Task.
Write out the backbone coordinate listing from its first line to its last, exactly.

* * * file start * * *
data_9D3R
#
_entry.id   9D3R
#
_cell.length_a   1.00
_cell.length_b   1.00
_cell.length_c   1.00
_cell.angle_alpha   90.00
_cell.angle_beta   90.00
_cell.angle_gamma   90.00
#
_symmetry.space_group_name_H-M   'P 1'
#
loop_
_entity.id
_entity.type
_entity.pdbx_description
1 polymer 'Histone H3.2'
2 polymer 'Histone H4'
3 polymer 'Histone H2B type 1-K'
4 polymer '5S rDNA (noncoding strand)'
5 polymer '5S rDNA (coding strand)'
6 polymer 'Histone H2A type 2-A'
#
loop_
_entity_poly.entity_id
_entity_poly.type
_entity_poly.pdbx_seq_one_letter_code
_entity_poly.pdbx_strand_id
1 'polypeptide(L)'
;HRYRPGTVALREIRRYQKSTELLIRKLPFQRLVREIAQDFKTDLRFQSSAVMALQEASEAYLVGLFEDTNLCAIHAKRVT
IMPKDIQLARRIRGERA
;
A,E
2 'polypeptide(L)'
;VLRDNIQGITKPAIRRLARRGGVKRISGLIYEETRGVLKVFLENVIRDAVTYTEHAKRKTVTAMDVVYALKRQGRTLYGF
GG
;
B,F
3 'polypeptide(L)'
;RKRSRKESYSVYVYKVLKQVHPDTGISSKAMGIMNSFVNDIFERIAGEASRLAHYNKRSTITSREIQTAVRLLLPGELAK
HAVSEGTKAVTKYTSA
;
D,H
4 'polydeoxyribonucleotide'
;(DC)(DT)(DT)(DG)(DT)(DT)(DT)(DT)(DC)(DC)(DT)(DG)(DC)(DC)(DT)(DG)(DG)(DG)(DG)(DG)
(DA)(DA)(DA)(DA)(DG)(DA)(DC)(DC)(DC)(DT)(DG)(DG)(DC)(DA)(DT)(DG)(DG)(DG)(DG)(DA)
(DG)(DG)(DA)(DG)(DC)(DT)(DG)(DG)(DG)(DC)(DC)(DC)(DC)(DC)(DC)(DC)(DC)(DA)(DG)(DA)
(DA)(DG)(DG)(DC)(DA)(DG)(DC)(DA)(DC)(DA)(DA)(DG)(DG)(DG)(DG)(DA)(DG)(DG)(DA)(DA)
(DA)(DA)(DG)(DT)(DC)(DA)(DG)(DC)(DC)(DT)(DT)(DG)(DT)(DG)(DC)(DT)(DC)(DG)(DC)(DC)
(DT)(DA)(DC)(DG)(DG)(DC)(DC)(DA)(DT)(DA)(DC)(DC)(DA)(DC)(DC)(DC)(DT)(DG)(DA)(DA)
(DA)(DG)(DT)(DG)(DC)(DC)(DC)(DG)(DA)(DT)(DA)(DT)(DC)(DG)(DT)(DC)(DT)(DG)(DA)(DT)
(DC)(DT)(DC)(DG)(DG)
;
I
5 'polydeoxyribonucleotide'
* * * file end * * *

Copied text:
data_9D3R
#
_entry.id   9D3R
#
_cell.length_a   1.00
_cell.length_b   1.00
_cell.length_c   1.00
_cell.angle_alpha   90.00
_cell.angle_beta   90.00
_cell.angle_gamma   90.00
#
_symmetry.space_group_name_H-M   'P 1'
#
loop_
_entity.id
_entity.type
_entity.pdbx_description
1 polymer 'Histone H3.2'
2 polymer 'Histone H4'
3 polymer 'Histone H2B type 1-K'
4 polymer '5S rDNA (noncoding strand)'
5 polymer '5S rDNA (coding strand)'
6 polymer 'Histone H2A type 2-A'
#
loop_
_entity_poly.entity_id
_entity_poly.type
_entity_poly.pdbx_seq_one_letter_code
_entity_poly.pdbx_strand_id
1 'polypeptide(L)'
;HRYRPGTVALREIRRYQKSTELLIRKLPFQRLVREIAQDFKTDLRFQSSAVMALQEASEAYLVGLFEDTNLCAIHAKRVT
IMPKDIQLARRIRGERA
;
A,E
2 'polypeptide(L)'
;VLRDNIQGITKPAIRRLARRGGVKRISGLIYEETRGVLKVFLENVIRDAVTYTEHAKRKTVTAMDVVYALKRQGRTLYGF
GG
;
B,F
3 'polypeptide(L)'
;RKRSRKESYSVYVYKVLKQVHPDTGISSKAMGIMNSFVNDIFERIAGEASRLAHYNKRSTITSREIQTAVRLLLPGELAK
HAVSEGTKAVTKYTSA
;
D,H
4 'polydeoxyribonucleotide'
;(DC)(DT)(DT)(DG)(DT)(DT)(DT)(DT)(DC)(DC)(DT)(DG)(DC)(DC)(DT)(DG)(DG)(DG)(DG)(DG)
(DA)(DA)(DA)(DA)(DG)(DA)(DC)(DC)(DC)(DT)(DG)(DG)(DC)(DA)(DT)(DG)(DG)(DG)(DG)(DA)
(DG)(DG)(DA)(DG)(DC)(DT)(DG)(DG)(DG)(DC)(DC)(DC)(DC)(DC)(DC)(DC)(DC)(DA)(DG)(DA)
(DA)(DG)(DG)(DC)(DA)(DG)(DC)(DA)(DC)(DA)(DA)(DG)(DG)(DG)(DG)(DA)(DG)(DG)(DA)(DA)
(DA)(DA)(DG)(DT)(DC)(DA)(DG)(DC)(DC)(DT)(DT)(DG)(DT)(DG)(DC)(DT)(DC)(DG)(DC)(DC)
(DT)(DA)(DC)(DG)(DG)(DC)(DC)(DA)(DT)(DA)(DC)(DC)(DA)(DC)(DC)(DC)(DT)(DG)(DA)(DA)
(DA)(DG)(DT)(DG)(DC)(DC)(DC)(DG)(DA)(DT)(DA)(DT)(DC)(DG)(DT)(DC)(DT)(DG)(DA)(DT)
(DC)(DT)(DC)(DG)(DG)
;
I
5 'polydeoxyribonucleotide'